In this formulation, prestige equals value. No doubt, this is true to a certain extent, but no one seems to be able to prove that a Clemson degree is now “worth” more. No one is talking about Clemson being an elite university in anything other than football.
It seems to me that prestige only accrues to those at the very top—not top 20, more like top five—and when we’re talking prestige, we’re almost exclusively talking about private institutions. Unfortunately, the only way to survive in a culture that continues to turn away from education as a public good is to “compete,” and the only way we know how to compete is for “prestige.” But what is the cost on public institutions of chasing prestige? For sure, there is a dollar cost. Clemson blanketed the country with glossy PR packages while trying to boost its reputation among its peers. (Even as it slagged those peers in the U.S. News survey.)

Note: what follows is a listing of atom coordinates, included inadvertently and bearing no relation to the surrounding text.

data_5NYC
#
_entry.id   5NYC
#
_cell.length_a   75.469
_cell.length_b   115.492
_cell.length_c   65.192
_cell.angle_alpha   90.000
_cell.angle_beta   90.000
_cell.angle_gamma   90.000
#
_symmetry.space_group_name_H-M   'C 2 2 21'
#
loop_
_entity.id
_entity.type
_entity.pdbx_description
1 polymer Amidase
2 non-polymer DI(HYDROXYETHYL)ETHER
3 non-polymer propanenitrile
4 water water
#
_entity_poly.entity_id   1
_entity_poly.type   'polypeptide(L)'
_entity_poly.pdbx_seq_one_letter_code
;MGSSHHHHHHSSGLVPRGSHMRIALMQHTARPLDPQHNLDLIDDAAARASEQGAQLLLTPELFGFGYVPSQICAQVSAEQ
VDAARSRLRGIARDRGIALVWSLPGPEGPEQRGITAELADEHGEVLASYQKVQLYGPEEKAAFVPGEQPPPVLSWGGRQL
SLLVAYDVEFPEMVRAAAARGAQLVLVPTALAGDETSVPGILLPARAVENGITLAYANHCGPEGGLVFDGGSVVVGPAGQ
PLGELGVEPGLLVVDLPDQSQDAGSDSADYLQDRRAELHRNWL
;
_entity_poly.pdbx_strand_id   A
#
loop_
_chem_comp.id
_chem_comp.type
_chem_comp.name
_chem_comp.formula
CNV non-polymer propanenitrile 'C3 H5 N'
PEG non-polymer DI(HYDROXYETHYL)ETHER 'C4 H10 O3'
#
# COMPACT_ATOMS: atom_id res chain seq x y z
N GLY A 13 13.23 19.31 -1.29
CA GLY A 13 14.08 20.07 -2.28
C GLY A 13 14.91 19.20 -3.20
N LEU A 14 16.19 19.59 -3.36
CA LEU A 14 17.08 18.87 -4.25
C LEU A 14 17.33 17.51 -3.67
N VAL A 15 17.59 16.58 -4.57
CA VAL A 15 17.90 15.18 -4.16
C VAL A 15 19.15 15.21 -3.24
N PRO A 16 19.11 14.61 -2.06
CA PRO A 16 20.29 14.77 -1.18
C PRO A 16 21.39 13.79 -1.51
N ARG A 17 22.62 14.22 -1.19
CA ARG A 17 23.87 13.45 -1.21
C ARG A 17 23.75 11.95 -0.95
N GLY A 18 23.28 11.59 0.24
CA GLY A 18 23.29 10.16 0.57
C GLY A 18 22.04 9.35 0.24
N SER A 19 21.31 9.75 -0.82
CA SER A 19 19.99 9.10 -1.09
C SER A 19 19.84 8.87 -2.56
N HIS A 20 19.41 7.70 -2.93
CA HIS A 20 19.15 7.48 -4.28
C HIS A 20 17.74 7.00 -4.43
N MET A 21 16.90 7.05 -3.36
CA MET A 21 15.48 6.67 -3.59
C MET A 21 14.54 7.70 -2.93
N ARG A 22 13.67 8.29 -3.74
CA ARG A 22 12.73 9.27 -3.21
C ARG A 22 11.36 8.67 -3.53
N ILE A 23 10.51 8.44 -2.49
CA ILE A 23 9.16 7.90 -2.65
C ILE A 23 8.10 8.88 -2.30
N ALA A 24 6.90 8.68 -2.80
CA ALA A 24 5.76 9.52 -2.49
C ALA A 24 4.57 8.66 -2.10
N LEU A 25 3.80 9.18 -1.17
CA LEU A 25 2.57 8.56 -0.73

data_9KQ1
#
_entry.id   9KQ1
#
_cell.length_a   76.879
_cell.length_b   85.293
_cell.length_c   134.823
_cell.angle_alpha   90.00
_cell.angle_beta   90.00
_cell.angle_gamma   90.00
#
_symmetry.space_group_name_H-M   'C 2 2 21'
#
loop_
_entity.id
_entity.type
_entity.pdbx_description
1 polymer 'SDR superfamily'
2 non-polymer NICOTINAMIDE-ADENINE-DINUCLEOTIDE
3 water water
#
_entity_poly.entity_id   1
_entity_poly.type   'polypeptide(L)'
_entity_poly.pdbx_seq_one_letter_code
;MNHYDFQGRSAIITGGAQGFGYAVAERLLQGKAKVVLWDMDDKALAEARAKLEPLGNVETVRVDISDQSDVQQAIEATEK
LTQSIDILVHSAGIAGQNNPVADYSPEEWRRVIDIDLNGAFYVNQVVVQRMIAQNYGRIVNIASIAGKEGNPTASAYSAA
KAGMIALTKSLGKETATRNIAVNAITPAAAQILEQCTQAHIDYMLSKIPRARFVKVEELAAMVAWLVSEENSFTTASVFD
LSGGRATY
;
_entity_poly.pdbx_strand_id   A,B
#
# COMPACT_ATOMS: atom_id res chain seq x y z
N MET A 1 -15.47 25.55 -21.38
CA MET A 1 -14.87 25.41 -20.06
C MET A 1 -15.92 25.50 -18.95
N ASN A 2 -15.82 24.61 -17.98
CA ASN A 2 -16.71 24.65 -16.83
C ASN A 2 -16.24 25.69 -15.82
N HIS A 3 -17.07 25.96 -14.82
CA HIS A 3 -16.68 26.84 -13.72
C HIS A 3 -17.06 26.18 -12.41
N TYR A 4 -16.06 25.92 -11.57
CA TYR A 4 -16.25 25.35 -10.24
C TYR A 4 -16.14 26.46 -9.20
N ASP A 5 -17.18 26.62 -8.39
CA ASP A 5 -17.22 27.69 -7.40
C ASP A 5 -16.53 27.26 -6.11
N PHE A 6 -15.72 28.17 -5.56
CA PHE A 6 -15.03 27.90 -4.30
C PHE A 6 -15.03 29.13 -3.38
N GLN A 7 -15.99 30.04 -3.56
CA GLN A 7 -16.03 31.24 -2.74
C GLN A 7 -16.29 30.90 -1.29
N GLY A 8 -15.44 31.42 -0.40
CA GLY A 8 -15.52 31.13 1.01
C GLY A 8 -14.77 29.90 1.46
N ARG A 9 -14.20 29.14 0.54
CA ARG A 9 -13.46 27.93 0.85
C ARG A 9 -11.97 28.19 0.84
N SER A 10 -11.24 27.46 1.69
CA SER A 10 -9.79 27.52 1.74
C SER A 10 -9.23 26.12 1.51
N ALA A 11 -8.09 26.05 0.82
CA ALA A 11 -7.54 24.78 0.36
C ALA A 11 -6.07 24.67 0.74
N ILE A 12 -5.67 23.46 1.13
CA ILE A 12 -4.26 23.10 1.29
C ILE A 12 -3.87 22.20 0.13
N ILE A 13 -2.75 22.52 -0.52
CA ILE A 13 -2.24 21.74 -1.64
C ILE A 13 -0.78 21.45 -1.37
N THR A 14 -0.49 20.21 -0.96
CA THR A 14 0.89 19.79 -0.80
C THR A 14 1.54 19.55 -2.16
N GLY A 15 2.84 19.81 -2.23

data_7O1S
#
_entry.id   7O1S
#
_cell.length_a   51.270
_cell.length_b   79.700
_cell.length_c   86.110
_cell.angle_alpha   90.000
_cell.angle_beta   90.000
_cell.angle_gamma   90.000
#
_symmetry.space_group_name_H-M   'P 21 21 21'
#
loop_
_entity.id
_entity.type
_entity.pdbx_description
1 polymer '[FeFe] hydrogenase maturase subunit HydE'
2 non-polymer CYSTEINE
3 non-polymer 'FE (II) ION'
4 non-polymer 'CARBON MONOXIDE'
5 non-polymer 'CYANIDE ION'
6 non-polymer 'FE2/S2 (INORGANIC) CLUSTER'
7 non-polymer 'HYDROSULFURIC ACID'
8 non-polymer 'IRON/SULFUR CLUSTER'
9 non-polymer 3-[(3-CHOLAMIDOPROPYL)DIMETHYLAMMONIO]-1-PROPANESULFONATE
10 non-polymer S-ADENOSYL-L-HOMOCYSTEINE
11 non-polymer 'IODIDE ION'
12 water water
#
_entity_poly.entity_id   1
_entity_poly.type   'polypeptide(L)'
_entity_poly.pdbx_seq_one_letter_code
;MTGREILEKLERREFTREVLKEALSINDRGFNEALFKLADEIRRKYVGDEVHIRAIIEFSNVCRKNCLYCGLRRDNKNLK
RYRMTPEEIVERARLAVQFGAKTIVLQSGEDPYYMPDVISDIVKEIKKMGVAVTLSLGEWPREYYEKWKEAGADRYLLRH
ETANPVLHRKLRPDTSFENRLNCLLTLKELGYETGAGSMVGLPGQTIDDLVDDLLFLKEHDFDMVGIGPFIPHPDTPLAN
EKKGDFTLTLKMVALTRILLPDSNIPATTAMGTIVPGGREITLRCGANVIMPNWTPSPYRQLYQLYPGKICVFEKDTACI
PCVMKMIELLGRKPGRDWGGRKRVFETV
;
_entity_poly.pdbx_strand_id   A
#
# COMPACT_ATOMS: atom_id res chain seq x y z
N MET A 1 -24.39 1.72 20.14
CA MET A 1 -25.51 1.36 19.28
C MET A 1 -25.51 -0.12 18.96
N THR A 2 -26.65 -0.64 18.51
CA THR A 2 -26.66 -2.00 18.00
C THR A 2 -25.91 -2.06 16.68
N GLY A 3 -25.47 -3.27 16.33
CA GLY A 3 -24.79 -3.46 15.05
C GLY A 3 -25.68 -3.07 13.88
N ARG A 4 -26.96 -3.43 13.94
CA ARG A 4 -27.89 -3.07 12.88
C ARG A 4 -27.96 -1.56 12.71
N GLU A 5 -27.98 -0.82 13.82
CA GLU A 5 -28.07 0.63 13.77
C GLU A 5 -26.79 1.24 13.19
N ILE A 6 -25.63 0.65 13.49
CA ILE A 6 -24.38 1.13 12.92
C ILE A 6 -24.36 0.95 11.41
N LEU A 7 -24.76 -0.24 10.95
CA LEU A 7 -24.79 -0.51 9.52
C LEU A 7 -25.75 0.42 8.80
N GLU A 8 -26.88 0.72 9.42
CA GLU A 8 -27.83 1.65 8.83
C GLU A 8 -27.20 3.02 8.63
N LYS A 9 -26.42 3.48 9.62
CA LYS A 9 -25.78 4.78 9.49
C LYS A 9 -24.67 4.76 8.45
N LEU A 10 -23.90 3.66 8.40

There has also been a cost in terms of fostering a culture where, rather than seeing our public institutions as part of a cooperating ecosystem, they are in competition with one another. Only the winners deserve support, but why are we choosing winners in a system where we’re trying to make sure there’s opportunities for all?
Public universities in poorer states such as South Carolina are forced to chase out-of-state students, not only for their tuition dollars, but also for their often superior SATs. Meanwhile, the citizens the school is supposed to serve are denied access.